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Monday, 1 May 2017

Remembering Private James Arthur Hayne—Killed in Action May 1, 1917

James Arthur Hayne was born at Country Harbour, Guysborough County on August 18, 1892, the third of Viola (McNeil) and William Hayne’s seven children. Viola passed away sometime before 1911, leaving William to care for his three youngest children. By that time, Arthur—as he was known to family—was living in Red Deer, Alberta, where he was working as a miner.

James Arthur Hayne (c. 1915)
Arthur later travelled further west to British Columbia, where he found employment in a fishing camp. There, he met Lily Alice Fisk, a native of Norwich, England, a camp cook and sister of its owner. The couple married on September 12, 1914 and established residence in Steveston, south of Vancouver. Their first child, Gordon, arrived shortly afterward, followed by a daughter, Mary Frances.

The outbreak of the First World War soon disrupted Arthur’s civilian and family life. He initially enlisted with the 104th Regiment (Westminster Fusiliers of Canada), a local militia unit that provided basic instruction to soldiers interested in overseas service. On March 24, 1916, Arthur attested for overseas service with the 131st Battalion, the second overseas unit recruited, organized and trained by the 104th Regiment.

Mary Frances, Lilly Alice & Gordon Hayne.
Following seven months of training in British Columbia, Arthur and his fellow recruits made their way to Halifax by train and departed for overseas aboard SS Caronia on November 1, 1916. Ten days later, the unit arrived in England, only to be disbanded within days. The 131st’s personnel dispersed among existing British Columbia battalions. On November 27, Private James Arthur Hayne, attestation number 790031, was transferred to the 47th Battalion, the first of the 104th Regiment’s overseas units.

The day following his transfer, Arthur crossed the English Channel to France and joined the 47th in the field on December 11, 1916. He served with the unit in sectors near Lens, France throughout the winter of 1916 - 17. The battalion was part of the Canadian Corps’ planned assault on Vimy Ridge, France. As one of the 4th Division’s 10th Brigade units, its personnel were located on the left flank and played a support role in the initial April 9, 1917 attack, advancing as required to maintain contact with Canadian units on their right flank.

On the morning of April 12, the 47th’s Company “C” assisted the 44th and 50th Battalions—two of their Brigade mates—in capturing “The Pimple,” an area of high ground to the left of Hill 145 and the last location under German control, in the aftermath of the Corps’ attack on Vimy Ridge. The following day, the entire 47th Battalion occupied trenches atop the newly captured location.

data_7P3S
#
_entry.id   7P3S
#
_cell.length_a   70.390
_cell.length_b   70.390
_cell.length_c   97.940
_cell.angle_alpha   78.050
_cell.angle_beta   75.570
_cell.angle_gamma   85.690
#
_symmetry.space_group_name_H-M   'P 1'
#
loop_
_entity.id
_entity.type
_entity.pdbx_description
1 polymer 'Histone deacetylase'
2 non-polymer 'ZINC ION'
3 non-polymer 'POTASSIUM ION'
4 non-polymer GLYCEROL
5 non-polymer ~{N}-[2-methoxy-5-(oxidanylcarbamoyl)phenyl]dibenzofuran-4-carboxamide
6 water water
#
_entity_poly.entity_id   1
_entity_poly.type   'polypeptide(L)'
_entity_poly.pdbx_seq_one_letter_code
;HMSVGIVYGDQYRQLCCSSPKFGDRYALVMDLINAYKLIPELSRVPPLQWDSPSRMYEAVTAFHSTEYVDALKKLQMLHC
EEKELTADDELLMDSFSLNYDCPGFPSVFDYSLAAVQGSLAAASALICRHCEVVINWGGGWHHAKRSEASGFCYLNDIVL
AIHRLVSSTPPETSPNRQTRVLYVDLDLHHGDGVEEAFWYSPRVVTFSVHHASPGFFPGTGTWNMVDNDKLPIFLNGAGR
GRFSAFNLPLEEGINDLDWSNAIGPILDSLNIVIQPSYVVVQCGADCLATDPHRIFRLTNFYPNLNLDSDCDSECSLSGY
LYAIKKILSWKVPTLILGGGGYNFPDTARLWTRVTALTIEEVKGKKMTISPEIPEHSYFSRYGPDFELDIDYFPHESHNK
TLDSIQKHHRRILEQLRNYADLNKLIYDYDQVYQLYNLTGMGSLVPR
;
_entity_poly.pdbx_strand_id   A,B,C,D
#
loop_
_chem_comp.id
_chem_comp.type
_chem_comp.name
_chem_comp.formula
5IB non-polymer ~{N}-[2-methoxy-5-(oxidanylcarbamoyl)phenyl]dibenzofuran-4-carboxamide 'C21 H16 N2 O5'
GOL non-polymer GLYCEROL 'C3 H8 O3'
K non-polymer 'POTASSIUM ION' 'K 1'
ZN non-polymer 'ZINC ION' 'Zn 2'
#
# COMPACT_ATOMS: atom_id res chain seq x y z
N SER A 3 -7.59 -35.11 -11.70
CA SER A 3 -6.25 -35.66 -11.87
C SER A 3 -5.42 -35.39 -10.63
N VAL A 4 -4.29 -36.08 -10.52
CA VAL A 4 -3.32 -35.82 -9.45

For the remainder of the month, the 47th served on rotation in sectors near Vimy Ridge. On the evening of April 30, Arthur and his mates returned to the front line, in relief of the 44th Battalion. The following day—May 1, 1917—the unit’s war diary described “very active” machine gun fire as work parties improved the front and support trenches.

While the situation was “fairly quiet throughout the day,” the diary entry reported one casualty: “790031 killed in action.” Neither the war diary nor Arthur’s “circumstances of casualty” record provide any details as to the events leading to his death in “trenches south west of La Coulotte.” Arthur was laid to rest in La Chaudière British Cemetery, three miles south-southwest of Lens.

Pte. J. A. Hayne's headstone, La Chaudière Military Cemetery.
Tragically, Arthur’s widow, Lilly Alice, fell victim to the 1919 influenza epidemic that swept across Canada in the months following the war’s end. A Vancouver family subsequently adopted the couple’s two children, Gordon and Mary Frances. In 1922, when the city of Richmond, BC erected a cenotaph in honour of the community’s fallen First World War soldiers, Gordon and Mary Frances Hayne unveiled the monument whose plaque bore their deceased father’s name.

Bantry Publishing’s “First World War Honour Roll of Guysborough County, Nova Scotia, Volume I: 1915 - 1917,” contains a detailed version of James Arthur Hayne’s story, along with profiles of 71 other Guysborough County natives who lost their lives during the first three years of the “Great War.” The book is available for purchase online at .

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